When family discussions don't take place prior to a wealth transfer, Jamrog says advisors must be willing to step in and facilitate them. The primary goal of these discussions is to allow both sides to set their expectations for the transfer.
“It’s tremendously helpful to begin the educational process with a family meeting,” Jamrog says. Advisors should educate inheritors on where the money for a wealth transfer is coming from and what type of money it is (i.e. an inherited IRA, a life insurance policy, etc.).
Parents or grandparents who are passing on their wealth can be equally in the dark. Jamrog has encountered clients who had set up their estate plan to leave taxable money to their children, while leaving less taxable funds to charity. In that situation, she was able to help them change their allocation to maximize the amount of wealth left behind.
Advisors should also be discussing the emotional component of receiving an inheritance.
“Often times, an inheritance leaves people feeling guilty or with a huge sense of responsibility,” Jamrog says. “They want to steward the money appropriately, but they become paralyzed because they don’t want to do it wrong.”
Advisors need to be prepared to help inheritors draw out and process the emotions surrounding an inheritance, so they can formulate a rational plan for using it. “It’s less about the money and more about the psychology of money,” Jamrog says.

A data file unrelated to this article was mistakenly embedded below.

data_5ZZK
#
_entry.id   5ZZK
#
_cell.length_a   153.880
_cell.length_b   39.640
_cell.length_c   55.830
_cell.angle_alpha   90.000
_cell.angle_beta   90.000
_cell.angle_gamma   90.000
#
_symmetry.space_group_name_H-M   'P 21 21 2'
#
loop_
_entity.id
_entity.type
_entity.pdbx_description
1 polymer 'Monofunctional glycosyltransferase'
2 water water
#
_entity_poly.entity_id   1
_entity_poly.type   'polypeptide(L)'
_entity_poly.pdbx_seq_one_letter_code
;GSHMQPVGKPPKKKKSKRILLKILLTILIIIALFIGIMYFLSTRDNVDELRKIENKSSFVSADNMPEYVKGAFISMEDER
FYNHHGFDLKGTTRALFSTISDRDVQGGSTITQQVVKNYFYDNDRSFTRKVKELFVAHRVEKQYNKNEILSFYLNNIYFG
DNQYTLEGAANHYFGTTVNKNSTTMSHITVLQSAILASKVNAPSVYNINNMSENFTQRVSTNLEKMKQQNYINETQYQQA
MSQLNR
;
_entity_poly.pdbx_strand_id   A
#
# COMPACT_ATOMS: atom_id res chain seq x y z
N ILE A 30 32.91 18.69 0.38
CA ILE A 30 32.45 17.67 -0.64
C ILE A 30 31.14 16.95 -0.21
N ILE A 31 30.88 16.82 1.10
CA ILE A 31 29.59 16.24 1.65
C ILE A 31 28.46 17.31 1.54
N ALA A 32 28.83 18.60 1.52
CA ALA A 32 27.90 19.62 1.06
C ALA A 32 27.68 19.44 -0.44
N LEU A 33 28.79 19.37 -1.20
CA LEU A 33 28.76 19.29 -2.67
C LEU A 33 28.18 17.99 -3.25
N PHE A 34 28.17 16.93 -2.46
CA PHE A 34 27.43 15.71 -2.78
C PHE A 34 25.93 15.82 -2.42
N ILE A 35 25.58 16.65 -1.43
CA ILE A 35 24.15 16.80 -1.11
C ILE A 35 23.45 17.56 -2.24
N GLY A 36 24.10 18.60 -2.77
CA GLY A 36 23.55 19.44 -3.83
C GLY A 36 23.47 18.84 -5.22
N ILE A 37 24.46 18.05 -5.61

Knowledge Builds Confidence
Money remains a mystery for many Americans and that can directly impact their financial confidence. For example, in a 2017 Northwestern Mutual study, 82% of Americans said they were somewhat or not at all confident in their understanding of investing. They cited having a better understanding of the market and their investment options as being confidence-builders.
That same principal can be applied to a wealth transfer scenario. The more inheritors know about the details of a wealth transfer and its implications, the more self-assured they may be in their decision-making.
“Knowledge is power,” Hancock says. “Clients who are well-educated about potential strategies will have a clear understanding of where they want to go, and decisions become easier to execute.”
Jamrog says confidence can grow naturally as financial literacy increases, but it must be encouraged. “These are not just factual conversations, there’s a lot of emotion tied to it,” she says. Advisors must be able to help guide those conversations, while providing inheritors with the education and tools they need to develop their confidence.
The Bottom Line
A wealth transfer—particularly one that’s unexpected—can dramatically reshape an inheritor’s financial plan. For advisors, the goal is to help inheritors maintain the right perspective both before an after a wealth transfer occurs.
“There are opportunities to create meaning, value and significance that may not have been there before without an inheritance,” Jamrog says. For advisors, the most important step in fostering financial literacy and confidence is “taking time to ask the right questions.”